The transistor modified according to the teachings of the invention has the S.O.A. delimited by the graph lines 24-27--17-15, where the transition from the conditions of high to conditions of low ballast resistance of the base, i.e., from point 18 to point 25 through the horizontal line 27, is due to the action of the bypass diode. In this case, it is clear that the S.O.A. of the transistor modified according to the principles of the present invention is increased because, until the bypass diode of the transistor becomes operative, the transistor uses a very high RBB'. The operation of the bypass diode prevents a detrimental effect on the VBE of the transistor for current values higher than those defined by the horizontal line 27.
(3) In addition in the structure of the transistor of FIG. 3, as can be seen from its electric equivalent in FIG. 4, the parasitic transistor Tp forms the input transistor of a Darlington pair connection and, thus, as a further advantage of the present invention, if the gain hFE' of the parasitic transistor is greater than one, the Darlington effect appears so as to result in an increased total gain.
Summing up, by means of the already known design criteria and the measures described above, which are characteristic of the present invention, a bipolar power transistor is provided that does not have the drawbacks of the prior art which are due to the limitations imposed upon the base ballast resistance, thereby allowing, without increasing the production cost, a far better utilization of the transistor under high current and voltage con- ditions.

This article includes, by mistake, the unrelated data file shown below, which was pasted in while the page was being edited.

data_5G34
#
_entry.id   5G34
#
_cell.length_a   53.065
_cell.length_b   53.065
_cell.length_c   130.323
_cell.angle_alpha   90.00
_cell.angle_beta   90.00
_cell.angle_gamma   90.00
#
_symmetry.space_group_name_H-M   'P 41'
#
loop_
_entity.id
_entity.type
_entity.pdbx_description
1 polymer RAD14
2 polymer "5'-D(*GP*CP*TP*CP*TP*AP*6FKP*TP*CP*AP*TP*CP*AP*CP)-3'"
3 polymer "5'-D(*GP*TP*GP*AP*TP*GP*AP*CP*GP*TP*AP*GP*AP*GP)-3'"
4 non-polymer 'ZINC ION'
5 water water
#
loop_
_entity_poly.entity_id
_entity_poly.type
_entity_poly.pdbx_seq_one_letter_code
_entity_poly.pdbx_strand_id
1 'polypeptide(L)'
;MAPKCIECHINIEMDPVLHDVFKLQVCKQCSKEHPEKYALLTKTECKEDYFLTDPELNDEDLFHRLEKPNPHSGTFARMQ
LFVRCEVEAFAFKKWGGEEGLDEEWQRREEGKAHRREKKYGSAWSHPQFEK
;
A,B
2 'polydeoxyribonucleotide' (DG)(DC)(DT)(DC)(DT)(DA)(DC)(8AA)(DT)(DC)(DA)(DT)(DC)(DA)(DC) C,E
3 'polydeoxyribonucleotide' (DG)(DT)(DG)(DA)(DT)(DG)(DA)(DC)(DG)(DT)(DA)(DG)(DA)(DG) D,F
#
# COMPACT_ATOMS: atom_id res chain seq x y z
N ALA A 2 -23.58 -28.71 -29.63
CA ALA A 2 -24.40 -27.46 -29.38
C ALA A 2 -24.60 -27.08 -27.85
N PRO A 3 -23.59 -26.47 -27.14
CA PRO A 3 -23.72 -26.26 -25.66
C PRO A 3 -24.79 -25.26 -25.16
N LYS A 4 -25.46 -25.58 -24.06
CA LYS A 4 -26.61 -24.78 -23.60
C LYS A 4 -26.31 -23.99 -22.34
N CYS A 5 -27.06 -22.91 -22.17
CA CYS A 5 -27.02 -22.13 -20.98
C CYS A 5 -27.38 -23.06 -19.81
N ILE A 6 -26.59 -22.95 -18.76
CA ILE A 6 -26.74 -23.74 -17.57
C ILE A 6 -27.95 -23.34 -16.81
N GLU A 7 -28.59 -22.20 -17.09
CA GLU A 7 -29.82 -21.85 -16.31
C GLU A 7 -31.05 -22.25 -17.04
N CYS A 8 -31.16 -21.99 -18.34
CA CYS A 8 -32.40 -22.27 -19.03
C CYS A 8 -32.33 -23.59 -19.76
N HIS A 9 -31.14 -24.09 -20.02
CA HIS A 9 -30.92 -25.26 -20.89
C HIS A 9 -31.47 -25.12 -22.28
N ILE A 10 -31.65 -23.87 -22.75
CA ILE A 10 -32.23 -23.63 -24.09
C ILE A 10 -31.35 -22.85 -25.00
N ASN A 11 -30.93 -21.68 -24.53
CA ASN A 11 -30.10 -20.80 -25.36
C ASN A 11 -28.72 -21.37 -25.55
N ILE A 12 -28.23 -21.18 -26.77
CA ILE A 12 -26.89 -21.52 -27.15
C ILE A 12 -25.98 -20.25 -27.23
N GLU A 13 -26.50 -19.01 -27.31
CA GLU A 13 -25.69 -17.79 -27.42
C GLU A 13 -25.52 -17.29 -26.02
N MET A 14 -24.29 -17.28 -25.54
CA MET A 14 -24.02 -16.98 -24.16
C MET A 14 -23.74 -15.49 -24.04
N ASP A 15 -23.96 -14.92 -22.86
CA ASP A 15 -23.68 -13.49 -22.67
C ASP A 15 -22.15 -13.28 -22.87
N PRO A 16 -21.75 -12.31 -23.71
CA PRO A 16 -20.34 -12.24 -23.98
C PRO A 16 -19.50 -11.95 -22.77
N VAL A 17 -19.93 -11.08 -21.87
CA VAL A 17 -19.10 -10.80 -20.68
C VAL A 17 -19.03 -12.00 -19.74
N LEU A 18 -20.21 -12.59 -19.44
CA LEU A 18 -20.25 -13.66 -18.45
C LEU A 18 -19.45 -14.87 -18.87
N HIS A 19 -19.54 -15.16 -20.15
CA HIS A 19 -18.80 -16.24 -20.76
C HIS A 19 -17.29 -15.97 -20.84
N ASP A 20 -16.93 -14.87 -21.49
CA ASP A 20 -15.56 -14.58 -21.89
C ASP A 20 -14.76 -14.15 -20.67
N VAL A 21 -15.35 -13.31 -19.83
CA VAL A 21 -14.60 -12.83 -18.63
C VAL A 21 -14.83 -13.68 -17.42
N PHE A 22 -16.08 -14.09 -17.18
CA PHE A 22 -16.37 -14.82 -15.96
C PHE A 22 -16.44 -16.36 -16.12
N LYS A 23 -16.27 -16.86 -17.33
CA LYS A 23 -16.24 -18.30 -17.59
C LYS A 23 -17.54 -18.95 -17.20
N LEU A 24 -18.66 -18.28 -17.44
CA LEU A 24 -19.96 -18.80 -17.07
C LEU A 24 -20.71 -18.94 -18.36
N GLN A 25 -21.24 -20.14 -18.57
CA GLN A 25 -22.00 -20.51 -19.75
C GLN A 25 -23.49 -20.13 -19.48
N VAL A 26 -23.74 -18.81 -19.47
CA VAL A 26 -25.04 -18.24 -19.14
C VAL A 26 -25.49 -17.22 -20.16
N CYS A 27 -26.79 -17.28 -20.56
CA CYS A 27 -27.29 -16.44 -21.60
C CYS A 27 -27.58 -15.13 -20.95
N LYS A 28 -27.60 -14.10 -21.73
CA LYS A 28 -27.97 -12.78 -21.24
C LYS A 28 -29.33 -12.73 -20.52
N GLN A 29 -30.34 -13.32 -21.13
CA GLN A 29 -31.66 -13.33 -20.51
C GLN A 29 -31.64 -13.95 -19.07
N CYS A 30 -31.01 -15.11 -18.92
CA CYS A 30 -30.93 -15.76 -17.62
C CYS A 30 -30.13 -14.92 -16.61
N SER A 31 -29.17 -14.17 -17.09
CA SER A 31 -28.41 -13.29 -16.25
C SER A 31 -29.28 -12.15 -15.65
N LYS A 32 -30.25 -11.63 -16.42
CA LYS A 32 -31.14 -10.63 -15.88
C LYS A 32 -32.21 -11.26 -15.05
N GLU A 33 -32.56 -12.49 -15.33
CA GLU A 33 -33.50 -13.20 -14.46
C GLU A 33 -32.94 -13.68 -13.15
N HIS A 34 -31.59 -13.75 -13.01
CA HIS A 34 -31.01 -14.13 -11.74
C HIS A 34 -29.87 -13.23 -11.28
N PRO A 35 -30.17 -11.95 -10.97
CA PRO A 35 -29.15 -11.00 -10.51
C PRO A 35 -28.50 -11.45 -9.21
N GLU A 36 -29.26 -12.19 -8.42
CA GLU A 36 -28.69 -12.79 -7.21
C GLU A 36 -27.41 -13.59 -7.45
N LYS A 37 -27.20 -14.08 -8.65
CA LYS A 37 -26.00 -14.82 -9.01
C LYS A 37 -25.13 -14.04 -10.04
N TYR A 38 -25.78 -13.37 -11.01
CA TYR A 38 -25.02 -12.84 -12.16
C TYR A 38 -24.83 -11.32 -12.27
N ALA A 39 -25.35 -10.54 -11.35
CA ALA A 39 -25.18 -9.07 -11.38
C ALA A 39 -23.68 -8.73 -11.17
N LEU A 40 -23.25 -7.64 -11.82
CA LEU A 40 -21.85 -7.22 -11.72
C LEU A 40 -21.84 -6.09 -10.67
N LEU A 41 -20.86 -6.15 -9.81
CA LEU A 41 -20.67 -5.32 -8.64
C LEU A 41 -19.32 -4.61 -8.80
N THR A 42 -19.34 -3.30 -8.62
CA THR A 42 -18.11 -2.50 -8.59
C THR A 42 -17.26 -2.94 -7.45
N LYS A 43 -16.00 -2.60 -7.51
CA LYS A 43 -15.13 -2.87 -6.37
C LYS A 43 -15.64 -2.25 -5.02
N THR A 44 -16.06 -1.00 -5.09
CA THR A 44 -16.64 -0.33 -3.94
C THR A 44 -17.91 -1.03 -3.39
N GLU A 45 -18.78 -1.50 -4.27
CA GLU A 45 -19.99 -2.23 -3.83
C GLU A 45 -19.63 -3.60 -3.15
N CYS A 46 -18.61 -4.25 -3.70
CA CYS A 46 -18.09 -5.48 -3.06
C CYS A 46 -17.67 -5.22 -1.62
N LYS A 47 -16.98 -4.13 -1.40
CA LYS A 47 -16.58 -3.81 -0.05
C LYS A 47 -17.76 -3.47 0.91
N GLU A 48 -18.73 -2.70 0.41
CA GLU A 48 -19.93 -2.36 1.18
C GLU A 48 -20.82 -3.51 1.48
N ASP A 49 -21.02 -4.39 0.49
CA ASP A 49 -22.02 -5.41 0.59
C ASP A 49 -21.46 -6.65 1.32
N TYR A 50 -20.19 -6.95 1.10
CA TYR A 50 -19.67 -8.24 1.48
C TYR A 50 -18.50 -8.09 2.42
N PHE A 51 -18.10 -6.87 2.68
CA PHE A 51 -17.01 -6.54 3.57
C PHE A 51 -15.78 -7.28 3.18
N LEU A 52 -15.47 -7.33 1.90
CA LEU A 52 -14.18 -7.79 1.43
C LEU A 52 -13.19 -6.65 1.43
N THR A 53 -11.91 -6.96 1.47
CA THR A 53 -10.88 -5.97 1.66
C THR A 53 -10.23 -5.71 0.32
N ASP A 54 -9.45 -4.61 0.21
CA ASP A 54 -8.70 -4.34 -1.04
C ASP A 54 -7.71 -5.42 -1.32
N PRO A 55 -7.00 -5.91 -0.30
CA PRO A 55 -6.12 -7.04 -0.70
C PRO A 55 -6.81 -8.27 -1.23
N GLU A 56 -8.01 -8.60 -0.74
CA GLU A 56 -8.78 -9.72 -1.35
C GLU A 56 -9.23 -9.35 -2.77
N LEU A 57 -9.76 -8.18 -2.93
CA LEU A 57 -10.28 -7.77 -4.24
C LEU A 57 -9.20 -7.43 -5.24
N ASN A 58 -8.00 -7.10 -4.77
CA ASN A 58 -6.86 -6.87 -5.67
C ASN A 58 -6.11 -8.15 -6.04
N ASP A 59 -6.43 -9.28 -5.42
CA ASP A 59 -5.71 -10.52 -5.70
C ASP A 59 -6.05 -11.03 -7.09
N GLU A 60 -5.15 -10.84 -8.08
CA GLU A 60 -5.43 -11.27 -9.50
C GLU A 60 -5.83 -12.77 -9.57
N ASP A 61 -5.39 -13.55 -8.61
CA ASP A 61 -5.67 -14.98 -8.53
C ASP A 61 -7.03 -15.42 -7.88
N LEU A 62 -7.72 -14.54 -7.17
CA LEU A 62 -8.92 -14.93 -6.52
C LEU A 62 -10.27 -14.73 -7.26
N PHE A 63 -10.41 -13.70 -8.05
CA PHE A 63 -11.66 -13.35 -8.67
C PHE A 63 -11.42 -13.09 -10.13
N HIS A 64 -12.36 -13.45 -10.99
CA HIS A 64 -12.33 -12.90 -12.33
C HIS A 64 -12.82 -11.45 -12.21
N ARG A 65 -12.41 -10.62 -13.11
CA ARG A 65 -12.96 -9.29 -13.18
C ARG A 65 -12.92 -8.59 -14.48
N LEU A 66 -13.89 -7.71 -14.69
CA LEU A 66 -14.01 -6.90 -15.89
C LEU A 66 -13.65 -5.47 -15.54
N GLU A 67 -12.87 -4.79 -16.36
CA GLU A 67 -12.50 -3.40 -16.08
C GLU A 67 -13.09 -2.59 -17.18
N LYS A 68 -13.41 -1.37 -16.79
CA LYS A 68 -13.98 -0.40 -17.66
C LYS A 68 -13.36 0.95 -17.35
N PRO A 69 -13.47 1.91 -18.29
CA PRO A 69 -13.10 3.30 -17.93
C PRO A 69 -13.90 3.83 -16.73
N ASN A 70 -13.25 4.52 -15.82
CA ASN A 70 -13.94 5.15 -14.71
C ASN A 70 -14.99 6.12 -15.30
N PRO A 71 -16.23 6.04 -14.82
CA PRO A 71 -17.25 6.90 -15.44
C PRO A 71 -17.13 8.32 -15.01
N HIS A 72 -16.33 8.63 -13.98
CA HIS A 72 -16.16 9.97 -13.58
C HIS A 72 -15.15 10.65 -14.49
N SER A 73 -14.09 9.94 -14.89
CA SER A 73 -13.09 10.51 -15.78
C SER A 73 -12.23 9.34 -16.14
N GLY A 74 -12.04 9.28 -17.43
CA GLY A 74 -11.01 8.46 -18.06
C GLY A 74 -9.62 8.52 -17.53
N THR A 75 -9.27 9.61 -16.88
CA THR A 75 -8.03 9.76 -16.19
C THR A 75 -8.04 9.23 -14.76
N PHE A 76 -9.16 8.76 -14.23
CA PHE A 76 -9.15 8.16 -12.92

While only one specific embodiment of the present invention has been illustrated and described herein, it will be understood that numerous variations and modifications can be made without departing from the scope of the invention.
For example, with reference to FIG. 3, the metallization 11 must not necessarily follow in continuous manner the contour of the junctions between the regions 2 and 4 from the part closest to the emitter region 3, but it can be realized in a discontinuous manner, on condition that an ohmic contact be established between the same regions 2 and 4 in at least one point.
|Cited Patent||Filing date||Publication date||Applicant||Title|
|US3860460 *||Dec 3, 1973||Jan 14, 1975||Richard O Olson||Method of making a transistor having an improved safe operating area|
|GB1482803A *||Title not available|
|Citing Patent||Filing date||Publication date||Applicant||Title|
|US5045909 *||Jun 21, 1990||Sep 3, 1991||Lucas Industries Public Limited Company||Power switching semiconductor device|
|US5073811 *||Jun 20, 1990||Dec 17, 1991||Sgs-Thomson Microelectronics S.R.L.||Integratable power transistor with optimization of direct secondary breakdown phenomena|
|US5187562 *||Oct 30, 1990||Feb 16, 1993||Siemens Aktiengesellschaft||Input protection structure for integrated circuits|
|US5684326 *||Feb 24, 1995||Nov 4, 1997||Telefonaktiebolaget L.M. Ericsson||Emitter ballast bypass for radio frequency power transistors|
|US5939739 *||May 30, 1997||Aug 17, 1999||The Whitaker Corporation||Separation of thermal and electrical paths in flip chip ballasted power heterojunction bipolar transistors|
|US6455919||Mar 19, 2001||Sep 24, 2002||International Business Machines Corporation||Internally ballasted silicon germanium transistor|
|U.S. Classification||257/580, 257/E27.038, 257/578, 257/E29.176|
|International Classification||H01L29/73, H01L27/07, H01L21/331|
|Cooperative Classification||H01L27/0755, H01L29/7304|
|European Classification||H01L29/73B2, H01L27/07T2C|
|May 8, 1984||AS||Assignment|
Owner name: SGS-ATES COMPONENTI ELETTRONICI S.P.A., VIA C. OLI
Free format text: ASSIGNMENT OF ASSIGNORS INTEREST.;ASSIGNOR:MUSUMECI, SALVATORE;REEL/FRAME:004258/0756
Effective date: 19840416
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|Jul 17, 2000||FPAY||Fee payment|
Year of fee payment: 12